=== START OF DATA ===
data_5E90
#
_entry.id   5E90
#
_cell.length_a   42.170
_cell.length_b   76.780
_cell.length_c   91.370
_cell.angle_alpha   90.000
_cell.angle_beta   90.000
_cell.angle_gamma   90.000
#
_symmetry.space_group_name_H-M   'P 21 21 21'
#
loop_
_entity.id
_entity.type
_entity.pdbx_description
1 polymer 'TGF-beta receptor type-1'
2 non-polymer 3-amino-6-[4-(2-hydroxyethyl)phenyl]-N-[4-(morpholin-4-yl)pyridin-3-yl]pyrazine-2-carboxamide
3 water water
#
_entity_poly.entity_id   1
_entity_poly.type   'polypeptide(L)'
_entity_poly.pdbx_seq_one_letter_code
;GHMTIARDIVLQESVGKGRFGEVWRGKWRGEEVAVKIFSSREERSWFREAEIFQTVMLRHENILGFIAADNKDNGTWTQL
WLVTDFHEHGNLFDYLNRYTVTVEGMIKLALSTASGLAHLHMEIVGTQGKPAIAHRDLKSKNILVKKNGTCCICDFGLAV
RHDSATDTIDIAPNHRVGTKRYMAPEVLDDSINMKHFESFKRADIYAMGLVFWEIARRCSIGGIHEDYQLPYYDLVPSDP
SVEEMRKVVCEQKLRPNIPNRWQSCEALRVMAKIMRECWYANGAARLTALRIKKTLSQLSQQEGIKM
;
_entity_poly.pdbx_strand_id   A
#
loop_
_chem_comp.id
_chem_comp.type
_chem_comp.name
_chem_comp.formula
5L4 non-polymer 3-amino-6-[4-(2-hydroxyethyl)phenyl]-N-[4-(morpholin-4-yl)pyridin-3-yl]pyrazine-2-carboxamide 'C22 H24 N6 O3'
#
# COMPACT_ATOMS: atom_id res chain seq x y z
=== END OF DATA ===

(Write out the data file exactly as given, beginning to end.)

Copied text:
data_5E90
#
_entry.id   5E90
#
_cell.length_a   42.170
_cell.length_b   76.780
_cell.length_c   91.370
_cell.angle_alpha   90.000
_cell.angle_beta   90.000
_cell.angle_gamma   90.000
#
_symmetry.space_group_name_H-M   'P 21 21 21'
#
loop_
_entity.id
_entity.type
_entity.pdbx_description
1 polymer 'TGF-beta receptor type-1'
2 non-polymer 3-amino-6-[4-(2-hydroxyethyl)phenyl]-N-[4-(morpholin-4-yl)pyridin-3-yl]pyrazine-2-carboxamide
3 water water
#
_entity_poly.entity_id   1
_entity_poly.type   'polypeptide(L)'
_entity_poly.pdbx_seq_one_letter_code
;GHMTIARDIVLQESVGKGRFGEVWRGKWRGEEVAVKIFSSREERSWFREAEIFQTVMLRHENILGFIAADNKDNGTWTQL
WLVTDFHEHGNLFDYLNRYTVTVEGMIKLALSTASGLAHLHMEIVGTQGKPAIAHRDLKSKNILVKKNGTCCICDFGLAV
RHDSATDTIDIAPNHRVGTKRYMAPEVLDDSINMKHFESFKRADIYAMGLVFWEIARRCSIGGIHEDYQLPYYDLVPSDP
SVEEMRKVVCEQKLRPNIPNRWQSCEALRVMAKIMRECWYANGAARLTALRIKKTLSQLSQQEGIKM
;
_entity_poly.pdbx_strand_id   A
#
loop_
_chem_comp.id
_chem_comp.type
_chem_comp.name
_chem_comp.formula
5L4 non-polymer 3-amino-6-[4-(2-hydroxyethyl)phenyl]-N-[4-(morpholin-4-yl)pyridin-3-yl]pyrazine-2-carboxamide 'C22 H24 N6 O3'
#
# COMPACT_ATOMS: atom_id res chain seq x y z